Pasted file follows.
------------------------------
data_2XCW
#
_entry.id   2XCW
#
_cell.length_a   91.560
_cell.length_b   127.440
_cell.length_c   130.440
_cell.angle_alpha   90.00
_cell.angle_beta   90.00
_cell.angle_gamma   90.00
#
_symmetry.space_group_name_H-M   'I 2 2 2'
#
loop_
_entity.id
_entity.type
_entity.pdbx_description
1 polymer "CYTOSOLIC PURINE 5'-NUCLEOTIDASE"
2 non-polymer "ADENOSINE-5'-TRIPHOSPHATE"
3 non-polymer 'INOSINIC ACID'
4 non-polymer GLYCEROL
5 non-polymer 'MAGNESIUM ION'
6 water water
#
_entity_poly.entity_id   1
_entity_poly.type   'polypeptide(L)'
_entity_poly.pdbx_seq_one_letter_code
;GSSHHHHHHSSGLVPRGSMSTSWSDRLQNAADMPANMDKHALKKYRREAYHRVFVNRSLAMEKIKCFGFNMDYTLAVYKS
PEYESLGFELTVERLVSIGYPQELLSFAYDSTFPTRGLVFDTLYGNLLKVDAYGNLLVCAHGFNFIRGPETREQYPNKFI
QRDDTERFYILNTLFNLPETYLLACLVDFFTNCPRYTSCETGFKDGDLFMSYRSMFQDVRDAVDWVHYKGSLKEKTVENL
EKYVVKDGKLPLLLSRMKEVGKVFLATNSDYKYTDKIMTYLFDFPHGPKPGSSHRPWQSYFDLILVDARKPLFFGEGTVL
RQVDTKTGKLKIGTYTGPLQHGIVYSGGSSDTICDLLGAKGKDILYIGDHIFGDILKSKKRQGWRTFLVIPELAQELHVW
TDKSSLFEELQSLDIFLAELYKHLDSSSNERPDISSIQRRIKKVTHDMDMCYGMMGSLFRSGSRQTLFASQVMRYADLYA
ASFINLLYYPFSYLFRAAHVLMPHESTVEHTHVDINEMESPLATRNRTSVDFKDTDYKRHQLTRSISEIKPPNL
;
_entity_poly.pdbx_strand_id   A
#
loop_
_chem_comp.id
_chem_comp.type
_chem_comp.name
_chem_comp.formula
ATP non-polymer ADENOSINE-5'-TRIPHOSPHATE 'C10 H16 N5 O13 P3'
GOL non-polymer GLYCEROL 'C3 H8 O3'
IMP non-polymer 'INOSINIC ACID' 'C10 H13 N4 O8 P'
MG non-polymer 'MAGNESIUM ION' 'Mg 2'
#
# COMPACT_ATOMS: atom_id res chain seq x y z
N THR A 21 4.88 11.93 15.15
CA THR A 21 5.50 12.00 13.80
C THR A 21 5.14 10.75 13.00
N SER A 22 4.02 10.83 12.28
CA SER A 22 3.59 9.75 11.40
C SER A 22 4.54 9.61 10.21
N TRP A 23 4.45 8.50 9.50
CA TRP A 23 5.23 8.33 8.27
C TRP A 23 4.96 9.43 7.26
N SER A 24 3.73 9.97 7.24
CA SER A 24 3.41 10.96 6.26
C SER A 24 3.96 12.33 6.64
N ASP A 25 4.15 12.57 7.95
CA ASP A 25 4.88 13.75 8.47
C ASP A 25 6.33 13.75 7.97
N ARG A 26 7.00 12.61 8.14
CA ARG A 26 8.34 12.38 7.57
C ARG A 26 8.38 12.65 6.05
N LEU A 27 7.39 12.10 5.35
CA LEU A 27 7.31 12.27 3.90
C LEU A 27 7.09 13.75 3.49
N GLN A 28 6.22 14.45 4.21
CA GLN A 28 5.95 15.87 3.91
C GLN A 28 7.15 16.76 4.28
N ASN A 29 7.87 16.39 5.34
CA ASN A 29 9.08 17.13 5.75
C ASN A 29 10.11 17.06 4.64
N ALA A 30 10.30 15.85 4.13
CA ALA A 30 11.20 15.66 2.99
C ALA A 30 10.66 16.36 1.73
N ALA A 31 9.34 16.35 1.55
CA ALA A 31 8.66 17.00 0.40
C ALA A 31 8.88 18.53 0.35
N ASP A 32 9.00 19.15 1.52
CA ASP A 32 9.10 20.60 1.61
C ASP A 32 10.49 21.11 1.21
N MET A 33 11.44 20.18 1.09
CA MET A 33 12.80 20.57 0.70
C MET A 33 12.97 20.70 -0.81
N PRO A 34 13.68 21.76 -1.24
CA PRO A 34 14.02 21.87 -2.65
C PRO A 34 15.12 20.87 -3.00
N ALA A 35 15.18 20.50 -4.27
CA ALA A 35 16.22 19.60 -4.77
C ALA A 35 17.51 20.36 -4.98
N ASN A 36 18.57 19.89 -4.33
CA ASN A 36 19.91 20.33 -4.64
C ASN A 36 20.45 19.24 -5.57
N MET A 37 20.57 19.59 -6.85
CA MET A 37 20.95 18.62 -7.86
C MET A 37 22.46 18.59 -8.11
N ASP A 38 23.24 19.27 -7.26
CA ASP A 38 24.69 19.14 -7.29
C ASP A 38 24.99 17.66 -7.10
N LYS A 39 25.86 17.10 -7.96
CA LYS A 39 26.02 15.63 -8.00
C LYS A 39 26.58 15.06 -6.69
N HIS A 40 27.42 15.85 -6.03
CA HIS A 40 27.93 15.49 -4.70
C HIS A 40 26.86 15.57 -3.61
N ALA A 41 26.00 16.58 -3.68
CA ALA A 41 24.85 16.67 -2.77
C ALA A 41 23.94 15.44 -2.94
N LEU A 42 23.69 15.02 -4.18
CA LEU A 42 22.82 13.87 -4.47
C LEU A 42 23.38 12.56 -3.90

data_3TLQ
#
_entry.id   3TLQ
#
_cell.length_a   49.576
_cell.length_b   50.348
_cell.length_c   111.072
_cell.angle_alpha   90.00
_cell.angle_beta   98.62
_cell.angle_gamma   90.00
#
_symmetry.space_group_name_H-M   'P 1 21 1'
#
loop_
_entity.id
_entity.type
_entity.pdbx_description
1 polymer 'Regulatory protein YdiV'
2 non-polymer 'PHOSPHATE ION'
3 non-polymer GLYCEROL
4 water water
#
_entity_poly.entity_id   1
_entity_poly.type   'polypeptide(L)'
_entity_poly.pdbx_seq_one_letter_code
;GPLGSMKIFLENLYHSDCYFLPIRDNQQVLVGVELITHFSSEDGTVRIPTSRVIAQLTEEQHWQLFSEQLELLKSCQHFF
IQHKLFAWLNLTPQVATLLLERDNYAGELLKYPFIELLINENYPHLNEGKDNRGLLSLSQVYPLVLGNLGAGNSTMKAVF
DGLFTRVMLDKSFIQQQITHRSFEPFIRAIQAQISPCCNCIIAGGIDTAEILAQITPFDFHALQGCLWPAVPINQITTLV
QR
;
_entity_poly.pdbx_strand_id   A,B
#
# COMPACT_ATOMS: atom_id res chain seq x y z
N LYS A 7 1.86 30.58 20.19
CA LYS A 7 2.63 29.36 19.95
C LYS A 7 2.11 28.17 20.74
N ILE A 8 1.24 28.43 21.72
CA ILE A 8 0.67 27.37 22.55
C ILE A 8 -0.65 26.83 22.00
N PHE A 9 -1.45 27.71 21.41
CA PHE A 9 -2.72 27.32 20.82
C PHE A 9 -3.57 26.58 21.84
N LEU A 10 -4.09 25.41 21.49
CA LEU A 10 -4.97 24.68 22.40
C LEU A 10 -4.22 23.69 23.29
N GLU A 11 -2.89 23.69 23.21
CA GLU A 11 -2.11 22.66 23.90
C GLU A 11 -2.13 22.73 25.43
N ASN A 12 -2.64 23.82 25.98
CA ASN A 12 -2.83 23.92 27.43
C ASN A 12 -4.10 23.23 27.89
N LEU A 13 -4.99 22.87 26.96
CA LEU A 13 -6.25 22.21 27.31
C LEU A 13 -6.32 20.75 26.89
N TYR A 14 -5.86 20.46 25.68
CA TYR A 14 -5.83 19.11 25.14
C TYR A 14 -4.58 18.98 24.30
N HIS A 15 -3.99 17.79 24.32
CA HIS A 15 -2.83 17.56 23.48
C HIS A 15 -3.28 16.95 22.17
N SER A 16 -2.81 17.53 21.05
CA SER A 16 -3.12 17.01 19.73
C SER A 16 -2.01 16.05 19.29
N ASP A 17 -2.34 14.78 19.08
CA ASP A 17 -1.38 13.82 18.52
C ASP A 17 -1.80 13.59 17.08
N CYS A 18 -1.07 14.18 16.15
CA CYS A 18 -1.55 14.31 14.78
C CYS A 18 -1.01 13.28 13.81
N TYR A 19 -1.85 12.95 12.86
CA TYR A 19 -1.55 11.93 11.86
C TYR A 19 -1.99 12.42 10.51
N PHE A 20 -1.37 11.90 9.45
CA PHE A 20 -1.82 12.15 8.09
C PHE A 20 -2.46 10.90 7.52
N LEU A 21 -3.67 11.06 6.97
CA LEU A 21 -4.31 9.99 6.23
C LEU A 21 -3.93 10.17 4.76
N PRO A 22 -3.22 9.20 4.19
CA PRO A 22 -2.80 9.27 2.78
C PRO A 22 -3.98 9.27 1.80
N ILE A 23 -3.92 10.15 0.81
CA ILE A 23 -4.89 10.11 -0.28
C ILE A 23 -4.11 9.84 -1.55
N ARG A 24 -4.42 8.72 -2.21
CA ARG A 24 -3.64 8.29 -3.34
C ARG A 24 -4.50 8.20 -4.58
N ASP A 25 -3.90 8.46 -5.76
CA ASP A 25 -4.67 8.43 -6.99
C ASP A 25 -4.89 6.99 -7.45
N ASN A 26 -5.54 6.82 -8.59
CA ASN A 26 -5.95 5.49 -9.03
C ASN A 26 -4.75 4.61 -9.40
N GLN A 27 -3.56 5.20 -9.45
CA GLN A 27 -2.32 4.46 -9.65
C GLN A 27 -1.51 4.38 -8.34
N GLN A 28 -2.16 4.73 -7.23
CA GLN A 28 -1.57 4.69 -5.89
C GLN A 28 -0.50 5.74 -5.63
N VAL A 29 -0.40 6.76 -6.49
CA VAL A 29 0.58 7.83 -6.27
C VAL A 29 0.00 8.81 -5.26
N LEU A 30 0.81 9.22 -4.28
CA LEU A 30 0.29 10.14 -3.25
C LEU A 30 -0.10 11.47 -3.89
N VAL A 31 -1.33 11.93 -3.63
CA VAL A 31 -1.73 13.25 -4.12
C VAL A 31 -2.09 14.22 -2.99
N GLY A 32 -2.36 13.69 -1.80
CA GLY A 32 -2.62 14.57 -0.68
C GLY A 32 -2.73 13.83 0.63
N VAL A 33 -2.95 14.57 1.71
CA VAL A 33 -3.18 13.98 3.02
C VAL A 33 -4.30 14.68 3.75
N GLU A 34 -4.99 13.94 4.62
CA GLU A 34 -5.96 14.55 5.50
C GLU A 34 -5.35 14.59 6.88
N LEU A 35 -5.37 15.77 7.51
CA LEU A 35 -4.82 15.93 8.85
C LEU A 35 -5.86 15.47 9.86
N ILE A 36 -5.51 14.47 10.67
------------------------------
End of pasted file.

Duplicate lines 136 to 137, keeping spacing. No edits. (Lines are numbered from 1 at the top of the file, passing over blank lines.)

#
_entity_poly.entity_id   1